The troll wars

The problem with which we’ve been dealing for the last few years is just a microcosm of a much larger one that has disturbing long-term implications for the future direction of the intersection of technology and law:

The resounding message in the Pew report is this: There’s no way the problem in public discourse is going to solve itself. “Between troll attacks, chilling effects of government surveillance and censorship, etc., the internet is becoming narrower every day,” said Randy Bush, a research fellow at Internet Initiative Japan, in his response to Pew.

Many of those polled said that we’re now witnessing the emergence of “flame wars and strategic manipulation” that will only get worse. This goes beyond obnoxious comments, or Donald Trump’s tweets, or even targeted harassment. Instead, we’ve entered the realm of “weaponized narrative” as a 21st-century battle space, as the authors of a recent Defense One essay put it. And just like other battle spaces, humans will need to develop specialized technology for the fight ahead.

Researchers have already used technology to begin to understand what they’re up against. Earlier this month, a team of computer scientists from Stanford University and Cornell University wrote about how they used machine-learning algorithms to forecast whether a person was likely to start trolling. Using their algorithm to analyze a person’s mood and the context of the discussion they were in, the researchers got it right 80 percent of the time.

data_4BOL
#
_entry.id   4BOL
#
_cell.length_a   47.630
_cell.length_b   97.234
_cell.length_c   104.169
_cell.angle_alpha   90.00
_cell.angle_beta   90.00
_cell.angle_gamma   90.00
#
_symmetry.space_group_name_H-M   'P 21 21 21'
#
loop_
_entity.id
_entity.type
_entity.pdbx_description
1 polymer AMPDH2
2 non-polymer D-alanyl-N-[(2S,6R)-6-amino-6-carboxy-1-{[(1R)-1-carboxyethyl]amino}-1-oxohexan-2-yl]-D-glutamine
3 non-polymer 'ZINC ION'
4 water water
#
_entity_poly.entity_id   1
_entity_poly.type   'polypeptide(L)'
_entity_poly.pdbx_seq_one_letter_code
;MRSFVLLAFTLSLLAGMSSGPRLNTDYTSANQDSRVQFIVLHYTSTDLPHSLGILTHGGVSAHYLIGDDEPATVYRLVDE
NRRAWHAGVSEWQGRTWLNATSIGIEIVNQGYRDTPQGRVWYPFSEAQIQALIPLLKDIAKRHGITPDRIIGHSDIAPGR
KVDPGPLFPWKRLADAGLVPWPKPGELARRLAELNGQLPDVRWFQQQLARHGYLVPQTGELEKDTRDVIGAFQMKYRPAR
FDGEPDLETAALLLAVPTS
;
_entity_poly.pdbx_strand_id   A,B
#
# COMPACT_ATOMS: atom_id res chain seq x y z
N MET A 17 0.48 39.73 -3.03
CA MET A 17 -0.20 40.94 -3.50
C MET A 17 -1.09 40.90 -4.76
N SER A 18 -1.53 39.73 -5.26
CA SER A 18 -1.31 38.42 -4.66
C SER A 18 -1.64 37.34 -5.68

They learned that being in a bad mood makes a person more likely to troll, and that trolling is most frequent late at night (and least frequent in the morning). They also tracked the propensity for trolling behavior to spread. When the first comment in a thread is written by a troll—a nebulous term, but let’s go with it—then it’s twice as likely that additional trolls will chime in compared with a conversation that’s not led by a troll to start, the researchers found. On top of that, the more troll comments there are in a discussion, the more likely it is that participants will start trolling in other, unrelated threads.

“A single troll comment in a discussion—perhaps written by a person who woke up on the wrong side of the bed—can lead to worse moods among other participants, and even more troll comments elsewhere,” the Stanford and Cornell researchers wrote. “As this negative behavior continues to propagate, trolling can end up becoming the norm in communities if left unchecked.”

Using technology to understand when and why people troll is essential, but many people agree that the scale of the problem requires technological solutions. Stopping trolls isn’t as simple as creating spaces that prevent anonymity, many of those surveyed told Pew, because doing so also enables “governments and dominant institutions to even more freely employ surveillance tools to monitor citizens, suppress free speech, and shape social debate,” Pew wrote.

We’re already seeing how companies like Facebook and Google have weaponized the concept of “fake news”, and now entire countries are following suit. In what is a crushing refutation of libertarian theory, the Internet and the devolution of what were once civilized anonymous discussion spaces on bulletin boards and CompuServe have clearly demonstrated that Man cannot handle the freedom of a perceived lack of accountability.

There are deeper philosophical aspects to this, that lend additional clarity to traditional thinking about morality and ethics. Even the most devout atheist should be able to recognize at this point that Man was not made for, nor can he reliably handle, even the perceived absence of a Lawgiver to whom he knows he will be held responsible for his actions.